'Righteous Anger.' LA Weighs In On Another Day Of Protests
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Unrest continues in Los Angeles as peaceful protests over the death of George Floyd in Minneapolis turned violent, with looting and arson in both downtown Los Angeles and the Fairfax District. Protests also occurred in Beverly Hills and on the 101 freeway in the Silver Lake area.
Our newsroom's public affairs show, AirTalk, on KPCC 89.3 FM, aired a special broadcast Saturday night, inviting Angelenos to call and share their perspectives on today's events.
"We're tired," said Reverend Najuma Smith-Pollard, who founded the Word of Encouragement Community Church told host Larry Mantle. "I'm tired of the hashtag 'rest in power, this person's son,' 'rest in power, this person's daughter.'"
She said: "We want to live in power."
Earlier Saturday, at a midday rally in Pan Pacific Park, Melina Abdullah, co-founder of the L.A. chapter of Black Lives Matter, said, "We can mourn, we can be in pain but we can also be enraged. We have a right to our rage. We have a right to our rage and them arresting one officer and then saying that's justice, that s**t doesn't settle well with me. And it's about those four officers who killed George but it's about all these officers including the ones who are standing in our midst."
Many people who called in told Mantle that they had attended today's Fairfax District protest and it was largely peaceful.
"We protested there peacefully and as the group started to move, we just moved with the flow of the group," a woman named Olivia said.
She said the protestors met a "skirmish line" of law enforcement officers near the Farmers Market by the Grove. "We marched on, and what I saw was the majority of people -- I want to say 90% -- were very peaceful. Marching. Chanting. Cars on the road were doing the same, honking their horns. And it wasn't 'til towards the end that we did start to see smashed windows and some looting."
She said that's when she and her friends left the protest.
"The protests that I was at on Beverly was peaceful from about 1 to 3 p.m., until the police showed up," Ciara, a resident of Highland Park, called in to say.
Albert, who lives in the Pan Pacific Park area, wrote in to say, "Some of it was a protest but there was a lot of looting and destruction. They broke into the Apple store at the Grove then Nordstrom, and it was true chaos."
Drew from Van Nuys, who was at the Fairfax protests, said, "There was righteous anger. People were very angry. I was very angry. There are also people using that anger as [a] cover... But the vast, vast majority of people were not only being peaceful but trying to keep the peace."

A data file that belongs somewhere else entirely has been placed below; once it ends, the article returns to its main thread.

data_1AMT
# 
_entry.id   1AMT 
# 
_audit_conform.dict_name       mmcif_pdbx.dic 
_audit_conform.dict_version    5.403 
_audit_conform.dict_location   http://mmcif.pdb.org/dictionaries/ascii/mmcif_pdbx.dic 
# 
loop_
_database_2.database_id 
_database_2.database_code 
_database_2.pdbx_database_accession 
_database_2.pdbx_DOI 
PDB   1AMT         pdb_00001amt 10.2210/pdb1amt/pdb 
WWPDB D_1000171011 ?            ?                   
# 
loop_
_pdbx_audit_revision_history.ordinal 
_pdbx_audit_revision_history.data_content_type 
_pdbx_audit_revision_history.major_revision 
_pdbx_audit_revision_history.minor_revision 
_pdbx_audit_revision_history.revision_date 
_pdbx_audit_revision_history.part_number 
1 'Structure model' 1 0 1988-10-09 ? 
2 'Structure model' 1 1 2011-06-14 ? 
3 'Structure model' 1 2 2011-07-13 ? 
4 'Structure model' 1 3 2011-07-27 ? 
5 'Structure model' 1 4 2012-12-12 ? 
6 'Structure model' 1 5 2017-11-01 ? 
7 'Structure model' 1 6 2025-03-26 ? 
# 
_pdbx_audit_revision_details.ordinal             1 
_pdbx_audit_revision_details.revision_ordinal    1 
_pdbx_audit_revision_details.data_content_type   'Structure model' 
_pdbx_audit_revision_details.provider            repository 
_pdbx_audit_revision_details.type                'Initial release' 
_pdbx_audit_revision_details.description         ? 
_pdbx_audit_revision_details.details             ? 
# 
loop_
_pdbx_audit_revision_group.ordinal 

Drew said he saw a few people in the crowd who "seemed separate from the protesters, that seemed to be there just to cause property damage." He said that at least twice, he saw someone start to cause physical damage to property only to be stopped by protestors.
"I have to imagine that there's a group of people out there that are just looking to cause property damage. That's why they are there, they're using this protest as cover," Drew said.
On the phone with my friend who just fled the once peaceful protest at 3rd and Fairfax.— yvette nicole brown (@YNB) May 30, 2020
She said she SAW a non-black person pull out a hammer and start attacking a police car.
The black people gathered yelled at her to stop.
The group with her set that police car on fire.
Ciara from Highland Park said that after leaving the Fairfax protest, she went to the protest on the 101 freeway where, "We hit a line of cops straight across from the freeway. And honestly, I just saw a line of people with pure hatred in their eyes and it was intimidating. It took a lot of effort to just get them to see the humanity and the people that were fighting for justice."
She said it was "almost a miracle" when the tension finally calmed down and protestors safely exited the freeway "with minimal confrontation" although she says the police were hitting us with batons and pushing quite a bit."
At least three businesses on Fairfax Ave. were damaged and a fire broke out at an LAPD kiosk at the Grove around 7 p.m. One caller said many of the stores on 3rd Ave. starting in the area near Cedars-Sinai Hospital had been damaged and looted.
"I want to encourage those who have the message of systemic change, those who have the message of speaking truth to power and addressing racial injustice, that message has to go forward," Rev. Smith-Pollard said. "That message has to be promoted."
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